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I've got applications on my host machine running fine by doing:

$ssh -X user@host
Welcome to host
$firefox

Firefox proceeds to run in client display from the host machine.

How do I get firefox to load on the host machine's display so I could remotely manage the host machine's running GUI applications? I need my application to load a GUI on a remote machine without walking to that machine or expecting the user to launch it.

EDIT: Firefox is just an example app, but I am using one machine to launch several trainer programs on remote machines. Each remote machine will be controlled by a different person.

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migrated from stackoverflow.com Jun 10 '10 at 12:22

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2 Answers 2

up vote 1 down vote accepted

[This is really a superuser.com question, since there's no programming involved.]

The -X flag to ssh is specifically for sending the display back to the machine you ssh'ed from. To display on the machine you're ssh'ed to, instead you'd set the DISPLAY environment variable to that machines display (probably ":0" but may vary depending on configuration, virtual terminals, etc.), and make sure you have the right authentication set up to talk to that display (see the Xsecurity man page for details).

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I was able to get what I needed by running: --> $ export DISPLAY=:0; $ xhost local:my_username; --> On one of my machines I had to set the DISPLAY=:2 –  cdated Jun 10 '10 at 14:48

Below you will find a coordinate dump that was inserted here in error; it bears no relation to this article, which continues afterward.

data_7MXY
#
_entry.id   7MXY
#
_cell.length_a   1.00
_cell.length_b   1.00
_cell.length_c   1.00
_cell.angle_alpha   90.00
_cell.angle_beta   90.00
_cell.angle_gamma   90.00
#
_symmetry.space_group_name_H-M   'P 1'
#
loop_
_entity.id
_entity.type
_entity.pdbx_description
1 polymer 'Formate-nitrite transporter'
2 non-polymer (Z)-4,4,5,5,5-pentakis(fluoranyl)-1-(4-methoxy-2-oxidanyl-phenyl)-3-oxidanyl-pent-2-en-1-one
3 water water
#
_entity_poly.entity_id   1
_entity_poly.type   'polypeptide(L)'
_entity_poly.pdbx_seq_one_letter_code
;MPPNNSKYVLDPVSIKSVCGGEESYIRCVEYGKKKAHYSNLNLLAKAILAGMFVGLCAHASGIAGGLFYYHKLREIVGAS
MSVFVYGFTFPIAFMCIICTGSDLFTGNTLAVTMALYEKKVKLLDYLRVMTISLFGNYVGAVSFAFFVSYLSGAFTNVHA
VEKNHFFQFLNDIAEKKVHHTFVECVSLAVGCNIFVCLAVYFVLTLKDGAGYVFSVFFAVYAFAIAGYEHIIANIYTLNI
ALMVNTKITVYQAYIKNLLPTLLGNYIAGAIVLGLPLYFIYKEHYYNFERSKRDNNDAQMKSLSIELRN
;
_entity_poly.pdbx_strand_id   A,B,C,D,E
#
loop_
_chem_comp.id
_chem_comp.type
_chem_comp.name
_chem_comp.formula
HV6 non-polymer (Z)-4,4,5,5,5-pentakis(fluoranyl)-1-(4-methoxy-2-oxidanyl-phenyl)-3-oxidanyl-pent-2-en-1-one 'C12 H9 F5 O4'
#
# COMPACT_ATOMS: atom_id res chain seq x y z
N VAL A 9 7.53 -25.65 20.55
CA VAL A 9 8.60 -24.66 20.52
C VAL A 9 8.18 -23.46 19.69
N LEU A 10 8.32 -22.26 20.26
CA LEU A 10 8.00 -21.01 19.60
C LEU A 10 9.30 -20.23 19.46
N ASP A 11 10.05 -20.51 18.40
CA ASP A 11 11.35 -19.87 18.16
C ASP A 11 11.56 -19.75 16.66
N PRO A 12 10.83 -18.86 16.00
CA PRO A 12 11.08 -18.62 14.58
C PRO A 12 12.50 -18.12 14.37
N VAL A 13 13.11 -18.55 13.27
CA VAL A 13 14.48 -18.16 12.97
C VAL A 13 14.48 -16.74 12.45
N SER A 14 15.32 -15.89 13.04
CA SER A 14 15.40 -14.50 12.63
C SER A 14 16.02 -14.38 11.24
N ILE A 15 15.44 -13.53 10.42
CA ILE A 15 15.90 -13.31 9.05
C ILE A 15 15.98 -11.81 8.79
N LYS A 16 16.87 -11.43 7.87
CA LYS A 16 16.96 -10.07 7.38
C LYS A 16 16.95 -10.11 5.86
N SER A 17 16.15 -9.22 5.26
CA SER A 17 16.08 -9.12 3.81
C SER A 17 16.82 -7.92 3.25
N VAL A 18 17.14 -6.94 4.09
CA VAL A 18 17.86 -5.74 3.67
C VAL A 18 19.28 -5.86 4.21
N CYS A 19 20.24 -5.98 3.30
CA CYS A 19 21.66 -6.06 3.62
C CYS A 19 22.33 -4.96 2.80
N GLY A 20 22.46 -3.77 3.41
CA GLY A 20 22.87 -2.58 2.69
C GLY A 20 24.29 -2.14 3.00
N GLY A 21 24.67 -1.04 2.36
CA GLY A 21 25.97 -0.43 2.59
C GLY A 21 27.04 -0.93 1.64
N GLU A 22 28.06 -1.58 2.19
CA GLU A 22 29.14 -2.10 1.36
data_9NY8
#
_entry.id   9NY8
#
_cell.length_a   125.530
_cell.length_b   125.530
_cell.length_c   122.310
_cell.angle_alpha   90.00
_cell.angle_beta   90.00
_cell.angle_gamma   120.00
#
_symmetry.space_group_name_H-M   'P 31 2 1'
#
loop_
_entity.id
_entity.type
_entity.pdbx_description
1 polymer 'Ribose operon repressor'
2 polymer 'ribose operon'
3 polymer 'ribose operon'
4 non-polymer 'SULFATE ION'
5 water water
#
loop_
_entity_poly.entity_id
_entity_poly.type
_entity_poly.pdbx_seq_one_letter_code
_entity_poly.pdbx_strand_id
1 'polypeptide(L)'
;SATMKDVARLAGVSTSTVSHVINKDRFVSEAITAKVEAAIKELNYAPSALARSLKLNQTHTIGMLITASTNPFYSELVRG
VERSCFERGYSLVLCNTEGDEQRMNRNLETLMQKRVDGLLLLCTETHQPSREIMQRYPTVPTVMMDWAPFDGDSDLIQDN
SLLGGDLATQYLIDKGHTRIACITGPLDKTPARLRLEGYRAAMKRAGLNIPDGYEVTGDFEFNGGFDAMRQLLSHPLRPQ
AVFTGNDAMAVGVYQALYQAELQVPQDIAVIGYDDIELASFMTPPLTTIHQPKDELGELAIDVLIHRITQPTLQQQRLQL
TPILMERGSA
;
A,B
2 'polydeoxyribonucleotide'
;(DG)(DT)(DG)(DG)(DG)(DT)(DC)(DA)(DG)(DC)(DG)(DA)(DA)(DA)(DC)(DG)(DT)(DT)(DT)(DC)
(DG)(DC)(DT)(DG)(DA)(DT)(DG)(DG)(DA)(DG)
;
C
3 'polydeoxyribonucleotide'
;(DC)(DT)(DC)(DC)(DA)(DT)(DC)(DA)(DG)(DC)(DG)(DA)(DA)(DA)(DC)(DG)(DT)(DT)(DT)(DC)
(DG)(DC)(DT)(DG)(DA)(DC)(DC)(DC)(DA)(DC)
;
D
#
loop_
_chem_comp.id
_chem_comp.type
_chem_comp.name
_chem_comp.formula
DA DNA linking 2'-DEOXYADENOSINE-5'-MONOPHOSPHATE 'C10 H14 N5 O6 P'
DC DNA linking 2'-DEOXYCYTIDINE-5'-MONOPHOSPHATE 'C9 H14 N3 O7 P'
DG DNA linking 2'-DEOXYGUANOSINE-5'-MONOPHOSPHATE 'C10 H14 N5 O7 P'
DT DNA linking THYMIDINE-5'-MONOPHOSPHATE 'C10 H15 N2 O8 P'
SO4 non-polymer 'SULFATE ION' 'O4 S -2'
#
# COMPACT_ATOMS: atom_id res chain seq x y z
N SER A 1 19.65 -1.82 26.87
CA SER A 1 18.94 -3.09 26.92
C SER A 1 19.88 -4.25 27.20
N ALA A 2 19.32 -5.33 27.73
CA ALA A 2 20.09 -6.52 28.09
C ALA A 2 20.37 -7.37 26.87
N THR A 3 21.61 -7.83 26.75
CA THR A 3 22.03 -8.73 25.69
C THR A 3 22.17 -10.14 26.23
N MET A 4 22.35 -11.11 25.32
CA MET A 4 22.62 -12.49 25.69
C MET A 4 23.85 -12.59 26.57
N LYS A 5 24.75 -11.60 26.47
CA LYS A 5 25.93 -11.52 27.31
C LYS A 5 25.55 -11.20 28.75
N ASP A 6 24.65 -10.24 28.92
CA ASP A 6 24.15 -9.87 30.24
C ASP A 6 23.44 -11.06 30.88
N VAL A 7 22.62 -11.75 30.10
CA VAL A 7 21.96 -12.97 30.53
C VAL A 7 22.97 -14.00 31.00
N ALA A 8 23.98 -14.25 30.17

@cdated you can just do $ DISPLAY=:0 xhost local:my_username in one line if you just have a single command you wish to use the DISPLAY variable for. –  Dan Jun 10 '10 at 20:17
    
@cdated: "I need my application to load a GUI on a remote machine" - if the GUI should be visible both on the local and remote machine, X forwarding won't do that; what it does is show the GUI of the remote application only on the local display. –  Piskvor Jun 16 '10 at 7:03
    
@Piskvor: That's fine, I suppose I wasn't clear. Launching on a server through an ssh session, and gui on a client. The app can be administered through remote shell even as a separate process so only client GUI is necessary. –  cdated Jun 24 '10 at 12:47

If you want the application GUI to be visible both on the local and remote machine, then VNC (plus ssh port forwarding) is the solution you're looking for - try x11vnc or vino. (If you only need the remote application's GUI on local display, then X forwarding is the solution, as outlined in the other answer)

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This would be fine, but I only want/need to send on application GUI not an entire desktop. Also, I am using one machine terminal to control several application launches at once, which all need independent control over the display application. –  cdated Jun 10 '10 at 14:52

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